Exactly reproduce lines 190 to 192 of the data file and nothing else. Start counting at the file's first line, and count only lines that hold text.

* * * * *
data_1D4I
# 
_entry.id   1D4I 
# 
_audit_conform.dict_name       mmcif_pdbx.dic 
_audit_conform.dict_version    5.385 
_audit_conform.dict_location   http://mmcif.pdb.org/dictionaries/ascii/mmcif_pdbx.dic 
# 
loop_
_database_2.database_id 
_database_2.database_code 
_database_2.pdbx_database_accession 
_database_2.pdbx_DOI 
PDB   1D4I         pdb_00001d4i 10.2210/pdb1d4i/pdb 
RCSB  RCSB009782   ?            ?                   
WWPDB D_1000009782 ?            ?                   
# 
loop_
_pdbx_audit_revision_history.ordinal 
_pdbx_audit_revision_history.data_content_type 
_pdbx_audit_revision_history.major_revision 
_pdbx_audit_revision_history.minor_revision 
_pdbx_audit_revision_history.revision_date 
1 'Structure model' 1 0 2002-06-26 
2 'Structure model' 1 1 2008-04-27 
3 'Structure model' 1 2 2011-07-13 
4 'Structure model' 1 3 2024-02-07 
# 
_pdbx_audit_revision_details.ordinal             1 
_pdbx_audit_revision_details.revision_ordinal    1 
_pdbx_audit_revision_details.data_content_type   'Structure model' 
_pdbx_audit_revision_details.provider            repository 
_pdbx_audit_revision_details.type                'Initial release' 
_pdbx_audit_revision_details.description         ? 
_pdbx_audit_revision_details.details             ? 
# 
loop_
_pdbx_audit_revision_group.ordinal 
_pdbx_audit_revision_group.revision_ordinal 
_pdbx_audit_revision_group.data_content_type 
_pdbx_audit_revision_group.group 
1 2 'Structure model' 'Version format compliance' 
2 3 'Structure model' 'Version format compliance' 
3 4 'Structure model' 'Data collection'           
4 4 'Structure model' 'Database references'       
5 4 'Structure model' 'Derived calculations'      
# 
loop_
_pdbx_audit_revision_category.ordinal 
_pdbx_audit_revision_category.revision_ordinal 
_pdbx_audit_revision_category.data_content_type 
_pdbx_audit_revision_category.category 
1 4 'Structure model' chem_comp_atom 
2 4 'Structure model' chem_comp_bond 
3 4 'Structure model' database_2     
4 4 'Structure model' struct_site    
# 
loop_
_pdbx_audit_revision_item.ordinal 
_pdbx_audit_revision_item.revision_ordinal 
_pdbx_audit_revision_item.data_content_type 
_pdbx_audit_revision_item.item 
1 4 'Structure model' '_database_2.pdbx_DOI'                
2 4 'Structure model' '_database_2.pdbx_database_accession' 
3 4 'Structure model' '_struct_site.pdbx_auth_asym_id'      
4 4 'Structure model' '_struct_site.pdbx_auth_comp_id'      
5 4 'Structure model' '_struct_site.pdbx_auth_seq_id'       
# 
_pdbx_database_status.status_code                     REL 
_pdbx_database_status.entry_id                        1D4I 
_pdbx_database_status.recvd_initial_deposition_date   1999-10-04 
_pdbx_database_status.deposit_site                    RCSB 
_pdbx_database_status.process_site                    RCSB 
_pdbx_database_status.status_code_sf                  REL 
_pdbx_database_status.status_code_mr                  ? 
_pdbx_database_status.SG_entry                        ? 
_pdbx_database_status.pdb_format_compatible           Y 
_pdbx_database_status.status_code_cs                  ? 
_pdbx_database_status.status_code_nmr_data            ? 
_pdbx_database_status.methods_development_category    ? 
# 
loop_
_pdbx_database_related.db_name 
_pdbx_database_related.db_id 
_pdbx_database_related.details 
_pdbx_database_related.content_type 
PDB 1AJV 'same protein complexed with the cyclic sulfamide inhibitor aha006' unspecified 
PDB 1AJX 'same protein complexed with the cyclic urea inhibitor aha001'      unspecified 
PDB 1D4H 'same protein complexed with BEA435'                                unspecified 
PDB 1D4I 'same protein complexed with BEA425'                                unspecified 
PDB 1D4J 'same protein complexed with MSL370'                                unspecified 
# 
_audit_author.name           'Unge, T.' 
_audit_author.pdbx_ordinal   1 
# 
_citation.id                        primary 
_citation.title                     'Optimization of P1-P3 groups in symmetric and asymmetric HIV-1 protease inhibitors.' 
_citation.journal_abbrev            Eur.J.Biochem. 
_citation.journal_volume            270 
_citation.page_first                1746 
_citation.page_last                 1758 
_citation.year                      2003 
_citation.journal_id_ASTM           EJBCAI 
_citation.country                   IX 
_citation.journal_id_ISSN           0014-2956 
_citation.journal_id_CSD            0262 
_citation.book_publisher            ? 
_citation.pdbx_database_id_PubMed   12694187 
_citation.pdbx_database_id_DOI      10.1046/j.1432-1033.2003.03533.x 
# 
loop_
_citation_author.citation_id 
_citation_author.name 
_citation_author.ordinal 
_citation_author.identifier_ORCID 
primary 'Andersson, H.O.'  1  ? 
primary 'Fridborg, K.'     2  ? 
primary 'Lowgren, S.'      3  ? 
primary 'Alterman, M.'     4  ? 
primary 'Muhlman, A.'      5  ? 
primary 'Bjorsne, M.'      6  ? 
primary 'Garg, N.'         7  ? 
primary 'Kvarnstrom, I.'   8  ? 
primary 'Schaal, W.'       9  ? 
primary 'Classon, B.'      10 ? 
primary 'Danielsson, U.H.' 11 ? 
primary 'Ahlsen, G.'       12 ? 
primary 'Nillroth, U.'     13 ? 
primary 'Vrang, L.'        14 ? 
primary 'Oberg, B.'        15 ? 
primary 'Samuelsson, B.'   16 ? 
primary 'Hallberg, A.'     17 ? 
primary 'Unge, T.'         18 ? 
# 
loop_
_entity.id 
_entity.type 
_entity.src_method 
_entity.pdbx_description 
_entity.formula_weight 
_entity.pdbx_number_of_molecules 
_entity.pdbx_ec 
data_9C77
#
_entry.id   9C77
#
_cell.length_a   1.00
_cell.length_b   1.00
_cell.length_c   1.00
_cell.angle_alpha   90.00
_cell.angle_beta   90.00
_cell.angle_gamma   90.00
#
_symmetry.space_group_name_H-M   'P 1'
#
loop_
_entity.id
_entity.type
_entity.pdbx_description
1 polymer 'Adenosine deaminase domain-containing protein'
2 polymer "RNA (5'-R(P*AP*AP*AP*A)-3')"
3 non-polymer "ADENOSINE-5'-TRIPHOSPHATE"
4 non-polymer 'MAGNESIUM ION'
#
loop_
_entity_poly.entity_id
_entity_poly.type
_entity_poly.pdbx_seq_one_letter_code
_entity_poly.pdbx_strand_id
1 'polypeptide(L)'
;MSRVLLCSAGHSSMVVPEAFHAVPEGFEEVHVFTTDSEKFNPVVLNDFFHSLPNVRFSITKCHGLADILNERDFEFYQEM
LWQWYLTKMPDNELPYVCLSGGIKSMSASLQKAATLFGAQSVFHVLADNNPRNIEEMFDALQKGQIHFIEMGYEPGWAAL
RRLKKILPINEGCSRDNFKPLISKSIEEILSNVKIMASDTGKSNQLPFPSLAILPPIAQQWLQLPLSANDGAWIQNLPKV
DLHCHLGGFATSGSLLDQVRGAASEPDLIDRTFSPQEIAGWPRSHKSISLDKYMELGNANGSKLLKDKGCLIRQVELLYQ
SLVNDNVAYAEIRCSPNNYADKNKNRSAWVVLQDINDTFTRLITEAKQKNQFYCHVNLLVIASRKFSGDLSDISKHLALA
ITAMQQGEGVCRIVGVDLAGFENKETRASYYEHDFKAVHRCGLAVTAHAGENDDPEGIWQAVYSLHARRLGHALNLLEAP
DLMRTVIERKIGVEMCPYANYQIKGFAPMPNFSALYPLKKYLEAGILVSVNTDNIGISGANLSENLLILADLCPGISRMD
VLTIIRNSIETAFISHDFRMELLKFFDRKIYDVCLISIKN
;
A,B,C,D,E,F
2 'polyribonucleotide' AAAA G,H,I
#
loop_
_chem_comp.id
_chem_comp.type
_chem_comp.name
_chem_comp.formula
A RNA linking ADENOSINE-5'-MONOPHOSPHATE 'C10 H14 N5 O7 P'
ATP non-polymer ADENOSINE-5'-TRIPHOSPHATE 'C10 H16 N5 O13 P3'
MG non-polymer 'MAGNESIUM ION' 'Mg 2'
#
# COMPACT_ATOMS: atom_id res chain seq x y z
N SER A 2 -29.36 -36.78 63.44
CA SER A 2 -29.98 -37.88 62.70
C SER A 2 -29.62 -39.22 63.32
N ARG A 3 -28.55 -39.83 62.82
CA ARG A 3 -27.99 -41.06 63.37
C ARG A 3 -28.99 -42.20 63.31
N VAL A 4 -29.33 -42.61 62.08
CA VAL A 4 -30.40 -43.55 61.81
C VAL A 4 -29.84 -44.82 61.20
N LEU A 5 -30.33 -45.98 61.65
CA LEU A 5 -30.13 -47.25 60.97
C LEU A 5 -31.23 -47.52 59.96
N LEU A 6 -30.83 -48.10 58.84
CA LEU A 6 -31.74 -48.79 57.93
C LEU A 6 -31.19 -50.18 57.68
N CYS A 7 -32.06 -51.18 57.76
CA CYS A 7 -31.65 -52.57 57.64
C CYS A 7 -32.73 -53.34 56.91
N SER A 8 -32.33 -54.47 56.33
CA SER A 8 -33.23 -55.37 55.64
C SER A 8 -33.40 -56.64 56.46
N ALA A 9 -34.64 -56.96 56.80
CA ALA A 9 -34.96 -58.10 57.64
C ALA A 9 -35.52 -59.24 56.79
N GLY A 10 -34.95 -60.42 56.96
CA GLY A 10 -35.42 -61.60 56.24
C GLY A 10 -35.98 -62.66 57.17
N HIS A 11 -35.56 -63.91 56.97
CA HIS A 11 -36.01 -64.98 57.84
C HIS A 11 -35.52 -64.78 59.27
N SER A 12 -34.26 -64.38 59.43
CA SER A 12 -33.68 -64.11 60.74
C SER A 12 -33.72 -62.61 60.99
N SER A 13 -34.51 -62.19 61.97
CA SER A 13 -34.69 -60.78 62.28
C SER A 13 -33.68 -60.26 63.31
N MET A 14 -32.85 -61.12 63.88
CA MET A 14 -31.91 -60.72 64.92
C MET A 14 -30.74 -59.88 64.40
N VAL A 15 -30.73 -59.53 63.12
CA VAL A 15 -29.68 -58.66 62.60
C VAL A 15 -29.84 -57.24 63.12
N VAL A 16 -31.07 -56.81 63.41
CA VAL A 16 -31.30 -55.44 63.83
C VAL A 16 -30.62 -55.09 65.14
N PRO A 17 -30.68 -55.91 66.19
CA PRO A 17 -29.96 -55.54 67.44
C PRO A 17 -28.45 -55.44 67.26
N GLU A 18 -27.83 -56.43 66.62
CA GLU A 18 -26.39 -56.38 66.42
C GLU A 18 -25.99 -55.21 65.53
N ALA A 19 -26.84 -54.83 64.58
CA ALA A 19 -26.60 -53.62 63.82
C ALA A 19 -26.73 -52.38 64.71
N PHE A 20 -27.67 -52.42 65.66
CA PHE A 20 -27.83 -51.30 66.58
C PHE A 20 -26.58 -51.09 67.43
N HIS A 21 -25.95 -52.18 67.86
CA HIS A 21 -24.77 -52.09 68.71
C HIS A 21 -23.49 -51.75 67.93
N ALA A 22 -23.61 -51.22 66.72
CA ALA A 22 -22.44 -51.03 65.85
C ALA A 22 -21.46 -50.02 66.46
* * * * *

MG non-polymer 'MAGNESIUM ION' 'Mg 2'
#
# COMPACT_ATOMS: atom_id res chain seq x y z